By PATRICK A. HOWELL
I met Dr. Tamara Pizzoli at the Harlem Book Fair this summer, just around the corner from the Schomburg Center for Research in Black Culture; her pavilion at the outdoor festival was a ray of light, absolutely beaming, where many a passerby more often than not, formed a line to purchase her book and talk to the vibrant author. New soul energy radiated from the stand—the new new. And I have to be honest: she bears a striking resemblance to the characters in her books. In fact, she transforms the immediate radius around her into the very same color-filled goodness splashing her pages.
Indeed, this is the vibe for the former kindergarten schoolteacher’s children’s books, The Ghanaian Goldilocks and its follow up, F is for Fufu: An Alphabet Book Based on The Ghanaian Goldilocks.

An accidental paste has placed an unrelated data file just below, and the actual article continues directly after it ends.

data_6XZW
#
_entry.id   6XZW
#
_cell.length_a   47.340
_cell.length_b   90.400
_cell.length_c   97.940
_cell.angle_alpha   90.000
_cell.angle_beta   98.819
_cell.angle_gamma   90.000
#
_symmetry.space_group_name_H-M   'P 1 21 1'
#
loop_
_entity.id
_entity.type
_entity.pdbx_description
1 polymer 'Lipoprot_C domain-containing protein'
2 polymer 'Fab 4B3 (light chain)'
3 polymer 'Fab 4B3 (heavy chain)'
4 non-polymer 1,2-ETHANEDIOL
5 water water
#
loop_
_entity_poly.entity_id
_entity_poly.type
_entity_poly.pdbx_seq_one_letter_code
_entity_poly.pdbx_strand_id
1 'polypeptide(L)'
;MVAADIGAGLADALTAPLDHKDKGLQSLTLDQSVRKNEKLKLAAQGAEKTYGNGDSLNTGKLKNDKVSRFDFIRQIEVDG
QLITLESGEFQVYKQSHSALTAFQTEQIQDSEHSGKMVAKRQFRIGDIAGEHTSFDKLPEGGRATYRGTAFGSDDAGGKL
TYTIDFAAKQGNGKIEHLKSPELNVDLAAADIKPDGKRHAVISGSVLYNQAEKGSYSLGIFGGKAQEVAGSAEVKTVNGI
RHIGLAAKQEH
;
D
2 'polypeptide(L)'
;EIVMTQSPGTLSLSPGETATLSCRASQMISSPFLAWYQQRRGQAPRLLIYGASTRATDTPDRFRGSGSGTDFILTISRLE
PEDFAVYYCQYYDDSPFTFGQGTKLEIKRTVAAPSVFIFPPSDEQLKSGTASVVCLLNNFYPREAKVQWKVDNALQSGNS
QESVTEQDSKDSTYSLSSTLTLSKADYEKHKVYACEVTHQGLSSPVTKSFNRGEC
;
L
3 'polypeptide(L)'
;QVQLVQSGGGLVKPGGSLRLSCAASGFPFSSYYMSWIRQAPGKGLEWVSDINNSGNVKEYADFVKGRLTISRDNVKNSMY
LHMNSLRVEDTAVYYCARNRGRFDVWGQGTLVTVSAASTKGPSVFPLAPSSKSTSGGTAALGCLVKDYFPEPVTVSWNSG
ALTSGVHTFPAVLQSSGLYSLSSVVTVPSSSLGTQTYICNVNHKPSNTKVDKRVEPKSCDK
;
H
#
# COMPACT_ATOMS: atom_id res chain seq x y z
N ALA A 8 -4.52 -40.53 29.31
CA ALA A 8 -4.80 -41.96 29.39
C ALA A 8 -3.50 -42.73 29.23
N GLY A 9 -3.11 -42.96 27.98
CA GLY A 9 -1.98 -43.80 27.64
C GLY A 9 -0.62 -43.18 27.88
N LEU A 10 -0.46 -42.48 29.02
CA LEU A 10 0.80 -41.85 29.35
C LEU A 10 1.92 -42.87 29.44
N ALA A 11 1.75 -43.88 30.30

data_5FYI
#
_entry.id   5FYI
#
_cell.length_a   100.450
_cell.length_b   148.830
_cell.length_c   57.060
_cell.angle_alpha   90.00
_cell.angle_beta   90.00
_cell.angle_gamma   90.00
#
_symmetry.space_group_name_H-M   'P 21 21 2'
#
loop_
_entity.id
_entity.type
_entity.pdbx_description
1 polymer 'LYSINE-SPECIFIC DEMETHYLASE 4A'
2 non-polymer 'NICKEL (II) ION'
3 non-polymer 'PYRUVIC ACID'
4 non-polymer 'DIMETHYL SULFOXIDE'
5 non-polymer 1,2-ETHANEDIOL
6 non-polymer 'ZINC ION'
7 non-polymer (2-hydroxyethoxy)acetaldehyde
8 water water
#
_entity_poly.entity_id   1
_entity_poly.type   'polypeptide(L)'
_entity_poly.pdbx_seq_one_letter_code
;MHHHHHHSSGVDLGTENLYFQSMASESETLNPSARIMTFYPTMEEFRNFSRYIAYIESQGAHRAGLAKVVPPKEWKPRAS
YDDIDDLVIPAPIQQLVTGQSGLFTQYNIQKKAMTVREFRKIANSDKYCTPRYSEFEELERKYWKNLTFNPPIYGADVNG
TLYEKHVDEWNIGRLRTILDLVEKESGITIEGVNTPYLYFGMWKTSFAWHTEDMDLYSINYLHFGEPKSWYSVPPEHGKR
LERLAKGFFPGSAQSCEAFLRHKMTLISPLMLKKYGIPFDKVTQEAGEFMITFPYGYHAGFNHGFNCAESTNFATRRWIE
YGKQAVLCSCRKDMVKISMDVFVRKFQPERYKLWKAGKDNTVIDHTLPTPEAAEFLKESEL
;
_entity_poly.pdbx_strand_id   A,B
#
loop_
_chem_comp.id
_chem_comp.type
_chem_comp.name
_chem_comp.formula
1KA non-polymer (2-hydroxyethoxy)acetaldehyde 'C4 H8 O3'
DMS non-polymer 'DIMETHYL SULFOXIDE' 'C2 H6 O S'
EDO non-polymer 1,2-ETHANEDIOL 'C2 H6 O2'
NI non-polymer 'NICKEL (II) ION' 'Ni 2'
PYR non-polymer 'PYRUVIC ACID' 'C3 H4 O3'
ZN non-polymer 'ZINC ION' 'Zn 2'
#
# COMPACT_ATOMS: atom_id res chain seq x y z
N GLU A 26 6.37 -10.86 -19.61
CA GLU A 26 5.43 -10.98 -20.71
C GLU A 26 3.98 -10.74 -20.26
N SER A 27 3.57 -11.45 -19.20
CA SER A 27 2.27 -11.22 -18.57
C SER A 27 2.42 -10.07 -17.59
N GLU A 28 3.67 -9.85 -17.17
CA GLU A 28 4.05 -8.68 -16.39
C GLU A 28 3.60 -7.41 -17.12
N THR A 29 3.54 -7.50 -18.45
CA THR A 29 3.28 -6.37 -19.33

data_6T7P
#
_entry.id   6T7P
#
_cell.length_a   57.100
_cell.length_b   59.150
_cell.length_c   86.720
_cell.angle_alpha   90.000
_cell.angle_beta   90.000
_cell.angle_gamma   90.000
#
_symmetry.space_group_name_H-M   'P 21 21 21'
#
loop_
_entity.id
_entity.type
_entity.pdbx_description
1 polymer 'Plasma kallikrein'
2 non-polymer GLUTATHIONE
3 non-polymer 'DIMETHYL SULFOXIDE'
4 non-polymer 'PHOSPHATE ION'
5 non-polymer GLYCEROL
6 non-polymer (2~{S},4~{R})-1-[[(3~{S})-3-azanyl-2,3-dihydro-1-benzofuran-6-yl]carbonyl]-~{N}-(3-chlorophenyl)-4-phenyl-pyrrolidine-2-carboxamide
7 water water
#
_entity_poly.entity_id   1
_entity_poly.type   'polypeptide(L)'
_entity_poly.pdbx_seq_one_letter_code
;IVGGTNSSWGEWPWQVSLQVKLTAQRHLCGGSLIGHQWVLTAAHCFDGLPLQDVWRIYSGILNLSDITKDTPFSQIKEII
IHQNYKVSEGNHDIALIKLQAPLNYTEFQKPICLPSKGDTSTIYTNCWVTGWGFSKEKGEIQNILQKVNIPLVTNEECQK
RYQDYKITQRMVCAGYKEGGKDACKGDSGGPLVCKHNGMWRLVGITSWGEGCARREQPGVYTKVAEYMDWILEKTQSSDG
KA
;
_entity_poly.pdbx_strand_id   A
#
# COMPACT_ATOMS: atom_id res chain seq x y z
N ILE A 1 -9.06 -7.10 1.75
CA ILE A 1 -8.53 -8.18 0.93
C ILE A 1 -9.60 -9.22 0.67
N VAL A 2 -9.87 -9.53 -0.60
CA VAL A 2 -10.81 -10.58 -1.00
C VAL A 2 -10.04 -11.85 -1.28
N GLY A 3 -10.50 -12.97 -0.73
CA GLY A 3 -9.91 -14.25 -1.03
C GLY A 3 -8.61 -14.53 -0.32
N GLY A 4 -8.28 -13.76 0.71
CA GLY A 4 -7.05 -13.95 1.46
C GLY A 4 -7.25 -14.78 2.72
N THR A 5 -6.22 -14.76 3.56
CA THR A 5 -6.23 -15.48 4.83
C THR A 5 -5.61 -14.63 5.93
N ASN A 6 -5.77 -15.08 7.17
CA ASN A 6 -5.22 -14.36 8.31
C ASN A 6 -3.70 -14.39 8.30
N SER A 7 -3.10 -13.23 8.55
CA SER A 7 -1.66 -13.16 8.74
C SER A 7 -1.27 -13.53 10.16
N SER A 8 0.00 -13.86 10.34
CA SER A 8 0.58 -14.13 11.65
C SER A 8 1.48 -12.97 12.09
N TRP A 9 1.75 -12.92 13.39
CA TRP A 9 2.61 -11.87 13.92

“The Ghanaian Goldilocks” has beautiful illustrations bursting with love, energy, primary colors and places in dreams; in my mind, many of the scenes depicted could just as easily have taken place in a neighborhood in the Bronx, Chicago, Miami, Jamaica as they did in their setting in Accra, Ghana. Dr. Pizzoli’s pages flow with a rhythm (iambic pentameter), good heartedness and lyricism (song and dance)—a wonder-filled look at the day in the life of a brown skin boy going through the paces of growing up and learning lessons in love, respect and honor. Punched plenty with beautiful illustrations by Phil Howell (the same genius who illustrates Kanye West’s alias, the college drop out bear, and designs for hip hop artist Pharrell), the children’s book invites imagination and chuckles, all the while providing memorable moments for life lessons.
Says Dr. Pizzoli: “I got the idea to write the book from watching my own son. At the time he was around 3, and we were visiting his uncle. He was in his uncle’s home touching this and tasting that, and I said, ‘Who do you think you are? Goldilocks?’ And in a second he was doubled over laughing.”